Discussions about concrete proposals for more stringent sanctions against Iran are underway in Brussels in advance of the October 15 meeting there of the 27 EU foreign ministers.

The Jerusalem Post has learned that Britain, the Netherlands, Germany, France and Italy have all put forward recommendations for stiffening the sanctions regime.

Among measures being considered are closing existing loopholes that would make it more difficult to work with Iran’s central bank, banning flights by Iran Air, adding to the list of Iranian companies that would be blacklisted and taking further measures against Iran’s energy sector.

The foreign ministers of Britain, France and Germany sent a letter last month to their colleagues saying the EU must let Iran know it has not exhausted its sanctions options. The letter also called for decisions to be made at the October 15 meeting.

Diplomatic officials said that Israel is pushing hard for stepped-up sanctions.

The internal EU discussion over sanctions has been characterized as “difficult” because the punitive measures are taking place in the midst of the euro crisis.

According to one school of thought, if the EU – despite its own economic crisis and the significant trade it does with Iran – does indeed ratchet up sanctions at a price to its own economic well-being, then this would send a powerful message to Tehran.

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The sanctions issue will certainly come up later this month when the Italian cabinet, including Prime Minister Mario Monti, comes to Israel for an annual government-to-government meeting. Prime Minister Binyamin Netanyahu is scheduled to lead his cabinet to Germany in December for a similar meeting with the German government.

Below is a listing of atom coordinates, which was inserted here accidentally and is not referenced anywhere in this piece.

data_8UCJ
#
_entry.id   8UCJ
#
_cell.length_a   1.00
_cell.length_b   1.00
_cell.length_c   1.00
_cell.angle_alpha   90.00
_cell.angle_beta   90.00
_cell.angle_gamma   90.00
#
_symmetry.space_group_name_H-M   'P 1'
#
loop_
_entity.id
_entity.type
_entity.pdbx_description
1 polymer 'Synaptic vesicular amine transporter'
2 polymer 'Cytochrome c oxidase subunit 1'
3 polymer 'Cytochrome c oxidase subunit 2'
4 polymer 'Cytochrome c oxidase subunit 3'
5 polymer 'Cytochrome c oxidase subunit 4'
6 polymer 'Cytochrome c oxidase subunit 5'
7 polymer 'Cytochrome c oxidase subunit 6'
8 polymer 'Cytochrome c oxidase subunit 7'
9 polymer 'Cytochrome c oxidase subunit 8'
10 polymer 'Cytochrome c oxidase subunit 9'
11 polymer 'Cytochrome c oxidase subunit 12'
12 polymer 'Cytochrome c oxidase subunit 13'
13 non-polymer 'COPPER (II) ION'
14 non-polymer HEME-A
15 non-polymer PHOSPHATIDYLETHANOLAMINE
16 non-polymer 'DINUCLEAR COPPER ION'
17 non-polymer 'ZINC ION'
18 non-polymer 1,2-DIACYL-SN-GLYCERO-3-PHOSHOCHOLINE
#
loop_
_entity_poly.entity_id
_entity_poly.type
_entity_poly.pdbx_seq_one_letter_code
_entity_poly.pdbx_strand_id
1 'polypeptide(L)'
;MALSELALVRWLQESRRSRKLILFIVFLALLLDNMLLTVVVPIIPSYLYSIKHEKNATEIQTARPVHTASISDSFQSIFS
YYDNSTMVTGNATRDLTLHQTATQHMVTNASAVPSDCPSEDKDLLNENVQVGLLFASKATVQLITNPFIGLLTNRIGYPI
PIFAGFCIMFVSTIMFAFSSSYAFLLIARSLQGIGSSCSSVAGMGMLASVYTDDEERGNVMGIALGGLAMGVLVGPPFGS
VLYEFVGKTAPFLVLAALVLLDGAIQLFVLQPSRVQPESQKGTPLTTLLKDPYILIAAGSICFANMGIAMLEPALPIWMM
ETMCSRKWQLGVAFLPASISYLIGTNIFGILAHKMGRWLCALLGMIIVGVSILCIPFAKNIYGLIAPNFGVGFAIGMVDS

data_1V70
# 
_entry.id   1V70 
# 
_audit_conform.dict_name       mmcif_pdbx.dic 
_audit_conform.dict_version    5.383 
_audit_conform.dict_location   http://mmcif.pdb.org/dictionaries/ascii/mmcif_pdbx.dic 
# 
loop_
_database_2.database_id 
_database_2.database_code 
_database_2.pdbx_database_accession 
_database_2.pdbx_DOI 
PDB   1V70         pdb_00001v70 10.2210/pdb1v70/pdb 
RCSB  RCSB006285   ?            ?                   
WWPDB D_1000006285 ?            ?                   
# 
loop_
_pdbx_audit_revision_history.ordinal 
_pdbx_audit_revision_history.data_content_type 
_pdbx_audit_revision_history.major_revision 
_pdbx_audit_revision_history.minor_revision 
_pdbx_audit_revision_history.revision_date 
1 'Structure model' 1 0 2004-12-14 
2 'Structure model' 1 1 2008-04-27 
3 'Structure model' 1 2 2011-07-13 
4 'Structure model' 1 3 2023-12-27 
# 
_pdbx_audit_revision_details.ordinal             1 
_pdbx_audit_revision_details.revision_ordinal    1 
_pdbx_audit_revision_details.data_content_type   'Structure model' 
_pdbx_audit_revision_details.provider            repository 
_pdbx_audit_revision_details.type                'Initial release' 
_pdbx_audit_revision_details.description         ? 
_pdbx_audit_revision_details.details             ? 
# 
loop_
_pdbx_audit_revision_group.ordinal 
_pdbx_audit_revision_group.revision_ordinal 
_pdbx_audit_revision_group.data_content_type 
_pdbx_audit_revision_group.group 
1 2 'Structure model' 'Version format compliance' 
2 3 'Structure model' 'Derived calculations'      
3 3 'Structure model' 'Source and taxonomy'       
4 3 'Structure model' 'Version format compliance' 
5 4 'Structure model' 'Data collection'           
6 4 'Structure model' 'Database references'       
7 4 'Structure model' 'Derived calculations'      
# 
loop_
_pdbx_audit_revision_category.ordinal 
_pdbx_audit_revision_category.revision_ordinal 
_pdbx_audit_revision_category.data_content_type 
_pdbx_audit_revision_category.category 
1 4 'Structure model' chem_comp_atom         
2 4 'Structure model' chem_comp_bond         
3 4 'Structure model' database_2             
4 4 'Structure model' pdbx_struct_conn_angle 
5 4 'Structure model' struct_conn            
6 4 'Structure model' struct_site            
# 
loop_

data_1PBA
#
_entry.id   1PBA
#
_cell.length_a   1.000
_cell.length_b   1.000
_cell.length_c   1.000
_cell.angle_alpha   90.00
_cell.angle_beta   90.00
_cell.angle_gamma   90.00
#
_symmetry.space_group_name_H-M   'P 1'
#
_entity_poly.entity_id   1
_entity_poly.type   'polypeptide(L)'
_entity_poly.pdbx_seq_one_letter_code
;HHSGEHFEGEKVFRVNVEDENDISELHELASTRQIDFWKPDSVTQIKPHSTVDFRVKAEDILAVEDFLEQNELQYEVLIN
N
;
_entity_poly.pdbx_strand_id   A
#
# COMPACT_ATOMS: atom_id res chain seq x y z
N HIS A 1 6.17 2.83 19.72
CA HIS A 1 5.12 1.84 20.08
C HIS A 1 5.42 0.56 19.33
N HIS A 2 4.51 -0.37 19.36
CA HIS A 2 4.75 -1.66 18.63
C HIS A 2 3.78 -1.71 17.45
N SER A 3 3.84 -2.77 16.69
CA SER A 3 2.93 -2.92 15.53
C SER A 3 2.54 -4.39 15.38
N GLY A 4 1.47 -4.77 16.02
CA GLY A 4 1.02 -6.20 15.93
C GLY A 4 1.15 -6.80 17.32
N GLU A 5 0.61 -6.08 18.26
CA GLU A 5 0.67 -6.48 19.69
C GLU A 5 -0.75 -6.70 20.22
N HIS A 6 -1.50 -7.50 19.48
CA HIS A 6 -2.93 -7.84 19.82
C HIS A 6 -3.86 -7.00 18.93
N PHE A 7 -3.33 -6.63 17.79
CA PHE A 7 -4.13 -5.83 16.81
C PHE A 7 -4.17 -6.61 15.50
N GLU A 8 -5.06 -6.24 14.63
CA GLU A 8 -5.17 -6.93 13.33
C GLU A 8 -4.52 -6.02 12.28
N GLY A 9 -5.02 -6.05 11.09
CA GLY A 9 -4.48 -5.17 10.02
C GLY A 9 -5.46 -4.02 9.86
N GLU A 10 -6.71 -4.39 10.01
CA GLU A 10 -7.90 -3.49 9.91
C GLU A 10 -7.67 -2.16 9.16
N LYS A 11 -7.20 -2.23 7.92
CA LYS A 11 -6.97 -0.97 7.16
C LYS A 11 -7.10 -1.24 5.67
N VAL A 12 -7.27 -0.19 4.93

The talk of enhanced EU sanctions comes as three rounds of talks since April between the world powers known as the P5+1 – the US, Russia, China, Britain, Germany and France – and Iran have led nowhere, and as the Iranian economy is being badly battered by existing sanctions.

Despite the looming economic storm, Iranian President Mahmoud Ahmadinejad said on Tuesday that his country has been able to cope with Western economic sanctions and the central bank has supplied enough hard currency to finance imports, even though the sanctions have cut Tehran’s oil earnings.

Ahmadinejad was speaking after the Iranian rial plunged to a record low against the US dollar earlier in the day. The currency lost about a third of its value in the past week, as panicking Iranians scrambled to change their savings into hard currency to escape high inflation and further depreciation.

Iran’s imports totaled $26 billion in the first half of this year, down only moderately from $29 billion in the same period last year, Ahmadinejad told a news conference.

“The central bank has provided all the currency for these imports,” he said.

Ahmadinejad said the country’s enemies were waging a “psychological war” against it.

“Enemies have managed to reduce our oil sales but hopefully we will compensate for this.”

Many businessmen and ordinary citizens in Iran blame the government for the currency crisis, and Ahmadinejad has been criticized for it by political enemies in parliament.

The rial has been depreciating for over a year and has lost about two-thirds of its value since June 2011. Its losses have accelerated in the past week after the government launched an “exchange center” to supply dollars to importers of some basic goods; businessmen have complained the center has failed to meet demand for dollars.

Ahmadinejad defended his economic record on Tuesday, saying a phase-out of food and fuel subsidies that he launched in 2010, which has boosted the official inflation rate to around 25 percent, had been successful.

“What is the subsidy reform? We are taking from the pockets of those who consume more to give to those who consume less,” he said.

Reuters contributed to this report.

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